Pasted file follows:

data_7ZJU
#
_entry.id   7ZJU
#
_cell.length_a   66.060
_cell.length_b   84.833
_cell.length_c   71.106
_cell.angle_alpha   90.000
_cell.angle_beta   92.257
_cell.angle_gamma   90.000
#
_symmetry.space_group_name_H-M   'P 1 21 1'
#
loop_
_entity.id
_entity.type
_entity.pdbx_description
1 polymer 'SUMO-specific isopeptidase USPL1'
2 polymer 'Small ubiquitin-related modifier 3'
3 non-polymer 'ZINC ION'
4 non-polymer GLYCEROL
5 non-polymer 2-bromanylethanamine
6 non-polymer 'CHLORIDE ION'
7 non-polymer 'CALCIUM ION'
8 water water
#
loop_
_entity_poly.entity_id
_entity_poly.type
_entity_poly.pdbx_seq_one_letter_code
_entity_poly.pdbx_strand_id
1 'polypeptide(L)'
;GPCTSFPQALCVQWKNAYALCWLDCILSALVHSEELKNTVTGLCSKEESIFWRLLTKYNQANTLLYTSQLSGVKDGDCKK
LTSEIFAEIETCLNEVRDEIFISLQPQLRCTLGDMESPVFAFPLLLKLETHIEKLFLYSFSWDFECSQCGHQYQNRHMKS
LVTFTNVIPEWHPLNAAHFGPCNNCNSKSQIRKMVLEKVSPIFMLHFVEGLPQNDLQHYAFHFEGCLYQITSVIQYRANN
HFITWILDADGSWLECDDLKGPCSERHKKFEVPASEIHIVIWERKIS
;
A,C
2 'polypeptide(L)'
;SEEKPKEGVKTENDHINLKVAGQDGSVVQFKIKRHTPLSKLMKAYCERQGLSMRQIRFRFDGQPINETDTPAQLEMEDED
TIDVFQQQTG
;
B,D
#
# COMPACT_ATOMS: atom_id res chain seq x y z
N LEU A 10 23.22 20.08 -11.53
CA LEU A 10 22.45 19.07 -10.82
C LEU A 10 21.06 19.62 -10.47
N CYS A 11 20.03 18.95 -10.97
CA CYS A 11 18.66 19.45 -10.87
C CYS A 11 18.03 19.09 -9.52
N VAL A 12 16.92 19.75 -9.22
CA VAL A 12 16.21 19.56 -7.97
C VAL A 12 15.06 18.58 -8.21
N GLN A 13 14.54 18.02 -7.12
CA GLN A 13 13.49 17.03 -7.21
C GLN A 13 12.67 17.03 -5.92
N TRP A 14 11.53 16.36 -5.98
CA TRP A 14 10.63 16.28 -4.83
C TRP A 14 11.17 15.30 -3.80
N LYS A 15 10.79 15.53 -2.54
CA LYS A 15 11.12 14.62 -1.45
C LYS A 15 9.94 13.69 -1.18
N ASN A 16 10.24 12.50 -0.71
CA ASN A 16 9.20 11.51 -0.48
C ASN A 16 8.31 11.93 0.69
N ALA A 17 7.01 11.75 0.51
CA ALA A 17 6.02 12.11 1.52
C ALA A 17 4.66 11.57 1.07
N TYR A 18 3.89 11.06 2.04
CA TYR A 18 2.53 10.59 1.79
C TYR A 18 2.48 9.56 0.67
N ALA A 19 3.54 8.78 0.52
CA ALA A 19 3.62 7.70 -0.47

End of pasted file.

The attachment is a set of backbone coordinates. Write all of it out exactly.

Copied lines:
data_7ZJU
#
_entry.id   7ZJU
#
_cell.length_a   66.060
_cell.length_b   84.833
_cell.length_c   71.106
_cell.angle_alpha   90.000
_cell.angle_beta   92.257
_cell.angle_gamma   90.000
#
_symmetry.space_group_name_H-M   'P 1 21 1'
#
loop_
_entity.id
_entity.type
_entity.pdbx_description
1 polymer 'SUMO-specific isopeptidase USPL1'
2 polymer 'Small ubiquitin-related modifier 3'
3 non-polymer 'ZINC ION'
4 non-polymer GLYCEROL
5 non-polymer 2-bromanylethanamine
6 non-polymer 'CHLORIDE ION'
7 non-polymer 'CALCIUM ION'
8 water water
#
loop_
_entity_poly.entity_id
_entity_poly.type
_entity_poly.pdbx_seq_one_letter_code
_entity_poly.pdbx_strand_id
1 'polypeptide(L)'
;GPCTSFPQALCVQWKNAYALCWLDCILSALVHSEELKNTVTGLCSKEESIFWRLLTKYNQANTLLYTSQLSGVKDGDCKK
LTSEIFAEIETCLNEVRDEIFISLQPQLRCTLGDMESPVFAFPLLLKLETHIEKLFLYSFSWDFECSQCGHQYQNRHMKS
LVTFTNVIPEWHPLNAAHFGPCNNCNSKSQIRKMVLEKVSPIFMLHFVEGLPQNDLQHYAFHFEGCLYQITSVIQYRANN
HFITWILDADGSWLECDDLKGPCSERHKKFEVPASEIHIVIWERKIS
;
A,C
2 'polypeptide(L)'
;SEEKPKEGVKTENDHINLKVAGQDGSVVQFKIKRHTPLSKLMKAYCERQGLSMRQIRFRFDGQPINETDTPAQLEMEDED
TIDVFQQQTG
;
B,D
#
# COMPACT_ATOMS: atom_id res chain seq x y z
N LEU A 10 23.22 20.08 -11.53
CA LEU A 10 22.45 19.07 -10.82
C LEU A 10 21.06 19.62 -10.47
N CYS A 11 20.03 18.95 -10.97
CA CYS A 11 18.66 19.45 -10.87
C CYS A 11 18.03 19.09 -9.52
N VAL A 12 16.92 19.75 -9.22
CA VAL A 12 16.21 19.56 -7.97
C VAL A 12 15.06 18.58 -8.21
N GLN A 13 14.54 18.02 -7.12
CA GLN A 13 13.49 17.03 -7.21
C GLN A 13 12.67 17.03 -5.92
N TRP A 14 11.53 16.36 -5.98
CA TRP A 14 10.63 16.28 -4.83
C TRP A 14 11.17 15.30 -3.80
N LYS A 15 10.79 15.53 -2.54
CA LYS A 15 11.12 14.62 -1.45
C LYS A 15 9.94 13.69 -1.18
N ASN A 16 10.24 12.50 -0.71
CA ASN A 16 9.20 11.51 -0.48
C ASN A 16 8.31 11.93 0.69
N ALA A 17 7.01 11.75 0.51
CA ALA A 17 6.02 12.11 1.52
C ALA A 17 4.66 11.57 1.07
N TYR A 18 3.89 11.06 2.04
CA TYR A 18 2.53 10.59 1.79
C TYR A 18 2.48 9.56 0.67
N ALA A 19 3.54 8.78 0.52
CA ALA A 19 3.62 7.70 -0.47